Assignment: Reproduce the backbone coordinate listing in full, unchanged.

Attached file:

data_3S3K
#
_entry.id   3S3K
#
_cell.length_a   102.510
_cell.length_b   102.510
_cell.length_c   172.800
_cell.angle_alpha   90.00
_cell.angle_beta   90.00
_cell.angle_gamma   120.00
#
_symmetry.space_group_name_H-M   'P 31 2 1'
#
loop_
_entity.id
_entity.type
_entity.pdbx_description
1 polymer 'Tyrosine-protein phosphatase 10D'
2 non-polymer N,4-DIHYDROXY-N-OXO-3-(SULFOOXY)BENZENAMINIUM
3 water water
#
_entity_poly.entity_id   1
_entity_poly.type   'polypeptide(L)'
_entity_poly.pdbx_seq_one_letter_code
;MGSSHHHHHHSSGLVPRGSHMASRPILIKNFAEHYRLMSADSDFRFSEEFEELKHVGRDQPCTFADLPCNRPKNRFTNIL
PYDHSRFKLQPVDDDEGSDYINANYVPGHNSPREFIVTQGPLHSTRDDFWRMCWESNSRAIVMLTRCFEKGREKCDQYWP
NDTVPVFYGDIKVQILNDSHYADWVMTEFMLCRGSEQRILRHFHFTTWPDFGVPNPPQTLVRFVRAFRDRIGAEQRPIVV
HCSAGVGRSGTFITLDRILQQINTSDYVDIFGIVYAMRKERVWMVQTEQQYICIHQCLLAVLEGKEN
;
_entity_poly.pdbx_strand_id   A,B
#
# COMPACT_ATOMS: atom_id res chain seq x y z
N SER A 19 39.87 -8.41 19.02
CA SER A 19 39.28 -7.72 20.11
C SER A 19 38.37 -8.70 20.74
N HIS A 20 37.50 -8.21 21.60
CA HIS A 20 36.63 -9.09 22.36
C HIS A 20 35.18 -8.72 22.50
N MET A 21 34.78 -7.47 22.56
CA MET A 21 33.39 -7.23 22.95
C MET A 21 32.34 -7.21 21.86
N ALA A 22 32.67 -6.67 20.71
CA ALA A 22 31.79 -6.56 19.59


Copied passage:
data_3S3K
#
_entry.id   3S3K
#
_cell.length_a   102.510
_cell.length_b   102.510
_cell.length_c   172.800
_cell.angle_alpha   90.00
_cell.angle_beta   90.00
_cell.angle_gamma   120.00
#
_symmetry.space_group_name_H-M   'P 31 2 1'
#
loop_
_entity.id
_entity.type
_entity.pdbx_description
1 polymer 'Tyrosine-protein phosphatase 10D'
2 non-polymer N,4-DIHYDROXY-N-OXO-3-(SULFOOXY)BENZENAMINIUM
3 water water
#
_entity_poly.entity_id   1
_entity_poly.type   'polypeptide(L)'
_entity_poly.pdbx_seq_one_letter_code
;MGSSHHHHHHSSGLVPRGSHMASRPILIKNFAEHYRLMSADSDFRFSEEFEELKHVGRDQPCTFADLPCNRPKNRFTNIL
PYDHSRFKLQPVDDDEGSDYINANYVPGHNSPREFIVTQGPLHSTRDDFWRMCWESNSRAIVMLTRCFEKGREKCDQYWP
NDTVPVFYGDIKVQILNDSHYADWVMTEFMLCRGSEQRILRHFHFTTWPDFGVPNPPQTLVRFVRAFRDRIGAEQRPIVV
HCSAGVGRSGTFITLDRILQQINTSDYVDIFGIVYAMRKERVWMVQTEQQYICIHQCLLAVLEGKEN
;
_entity_poly.pdbx_strand_id   A,B
#
# COMPACT_ATOMS: atom_id res chain seq x y z
N SER A 19 39.87 -8.41 19.02
CA SER A 19 39.28 -7.72 20.11
C SER A 19 38.37 -8.70 20.74
N HIS A 20 37.50 -8.21 21.60
CA HIS A 20 36.63 -9.09 22.36
C HIS A 20 35.18 -8.72 22.50
N MET A 21 34.78 -7.47 22.56
CA MET A 21 33.39 -7.23 22.95
C MET A 21 32.34 -7.21 21.86
N ALA A 22 32.67 -6.67 20.71
CA ALA A 22 31.79 -6.56 19.59